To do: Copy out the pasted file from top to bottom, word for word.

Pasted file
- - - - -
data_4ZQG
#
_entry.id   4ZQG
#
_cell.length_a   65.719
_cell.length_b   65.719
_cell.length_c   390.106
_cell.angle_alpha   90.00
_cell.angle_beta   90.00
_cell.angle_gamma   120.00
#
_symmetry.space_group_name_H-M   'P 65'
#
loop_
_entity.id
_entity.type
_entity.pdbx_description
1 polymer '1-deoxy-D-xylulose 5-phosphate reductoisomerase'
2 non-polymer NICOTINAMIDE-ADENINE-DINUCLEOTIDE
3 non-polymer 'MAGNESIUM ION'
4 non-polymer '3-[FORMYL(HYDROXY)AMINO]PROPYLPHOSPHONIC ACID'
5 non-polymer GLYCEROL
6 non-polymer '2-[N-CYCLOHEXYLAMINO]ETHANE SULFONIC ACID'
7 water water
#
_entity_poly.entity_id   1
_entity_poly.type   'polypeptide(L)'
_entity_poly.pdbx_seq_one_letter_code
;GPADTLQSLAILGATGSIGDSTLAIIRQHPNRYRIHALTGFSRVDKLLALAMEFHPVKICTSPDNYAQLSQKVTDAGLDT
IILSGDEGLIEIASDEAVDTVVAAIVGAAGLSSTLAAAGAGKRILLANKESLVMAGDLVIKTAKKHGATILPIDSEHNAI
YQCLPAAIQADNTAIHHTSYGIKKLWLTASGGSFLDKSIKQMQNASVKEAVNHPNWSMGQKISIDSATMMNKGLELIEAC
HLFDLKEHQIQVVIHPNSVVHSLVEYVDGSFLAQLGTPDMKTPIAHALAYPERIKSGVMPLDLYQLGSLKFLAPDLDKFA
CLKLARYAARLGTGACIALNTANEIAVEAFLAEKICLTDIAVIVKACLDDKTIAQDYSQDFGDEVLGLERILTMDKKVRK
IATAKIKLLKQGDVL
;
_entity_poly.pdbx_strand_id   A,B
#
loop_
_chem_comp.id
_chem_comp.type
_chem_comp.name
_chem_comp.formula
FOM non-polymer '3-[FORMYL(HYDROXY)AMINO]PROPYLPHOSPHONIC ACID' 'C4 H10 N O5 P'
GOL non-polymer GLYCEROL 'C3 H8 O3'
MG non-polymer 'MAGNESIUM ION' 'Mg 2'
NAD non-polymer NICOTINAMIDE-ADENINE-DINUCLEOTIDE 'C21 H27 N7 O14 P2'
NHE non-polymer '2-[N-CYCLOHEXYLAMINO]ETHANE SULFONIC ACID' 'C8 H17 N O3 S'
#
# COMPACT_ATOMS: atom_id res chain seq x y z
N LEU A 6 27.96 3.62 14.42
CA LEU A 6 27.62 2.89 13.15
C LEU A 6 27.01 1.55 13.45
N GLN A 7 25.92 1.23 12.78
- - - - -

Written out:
data_4ZQG
#
_entry.id   4ZQG
#
_cell.length_a   65.719
_cell.length_b   65.719
_cell.length_c   390.106
_cell.angle_alpha   90.00
_cell.angle_beta   90.00
_cell.angle_gamma   120.00
#
_symmetry.space_group_name_H-M   'P 65'
#
loop_
_entity.id
_entity.type
_entity.pdbx_description
1 polymer '1-deoxy-D-xylulose 5-phosphate reductoisomerase'
2 non-polymer NICOTINAMIDE-ADENINE-DINUCLEOTIDE
3 non-polymer 'MAGNESIUM ION'
4 non-polymer '3-[FORMYL(HYDROXY)AMINO]PROPYLPHOSPHONIC ACID'
5 non-polymer GLYCEROL
6 non-polymer '2-[N-CYCLOHEXYLAMINO]ETHANE SULFONIC ACID'
7 water water
#
_entity_poly.entity_id   1
_entity_poly.type   'polypeptide(L)'
_entity_poly.pdbx_seq_one_letter_code
;GPADTLQSLAILGATGSIGDSTLAIIRQHPNRYRIHALTGFSRVDKLLALAMEFHPVKICTSPDNYAQLSQKVTDAGLDT
IILSGDEGLIEIASDEAVDTVVAAIVGAAGLSSTLAAAGAGKRILLANKESLVMAGDLVIKTAKKHGATILPIDSEHNAI
YQCLPAAIQADNTAIHHTSYGIKKLWLTASGGSFLDKSIKQMQNASVKEAVNHPNWSMGQKISIDSATMMNKGLELIEAC
HLFDLKEHQIQVVIHPNSVVHSLVEYVDGSFLAQLGTPDMKTPIAHALAYPERIKSGVMPLDLYQLGSLKFLAPDLDKFA
CLKLARYAARLGTGACIALNTANEIAVEAFLAEKICLTDIAVIVKACLDDKTIAQDYSQDFGDEVLGLERILTMDKKVRK
IATAKIKLLKQGDVL
;
_entity_poly.pdbx_strand_id   A,B
#
loop_
_chem_comp.id
_chem_comp.type
_chem_comp.name
_chem_comp.formula
FOM non-polymer '3-[FORMYL(HYDROXY)AMINO]PROPYLPHOSPHONIC ACID' 'C4 H10 N O5 P'
GOL non-polymer GLYCEROL 'C3 H8 O3'
MG non-polymer 'MAGNESIUM ION' 'Mg 2'
NAD non-polymer NICOTINAMIDE-ADENINE-DINUCLEOTIDE 'C21 H27 N7 O14 P2'
NHE non-polymer '2-[N-CYCLOHEXYLAMINO]ETHANE SULFONIC ACID' 'C8 H17 N O3 S'
#
# COMPACT_ATOMS: atom_id res chain seq x y z
N LEU A 6 27.96 3.62 14.42
CA LEU A 6 27.62 2.89 13.15
C LEU A 6 27.01 1.55 13.45
N GLN A 7 25.92 1.23 12.78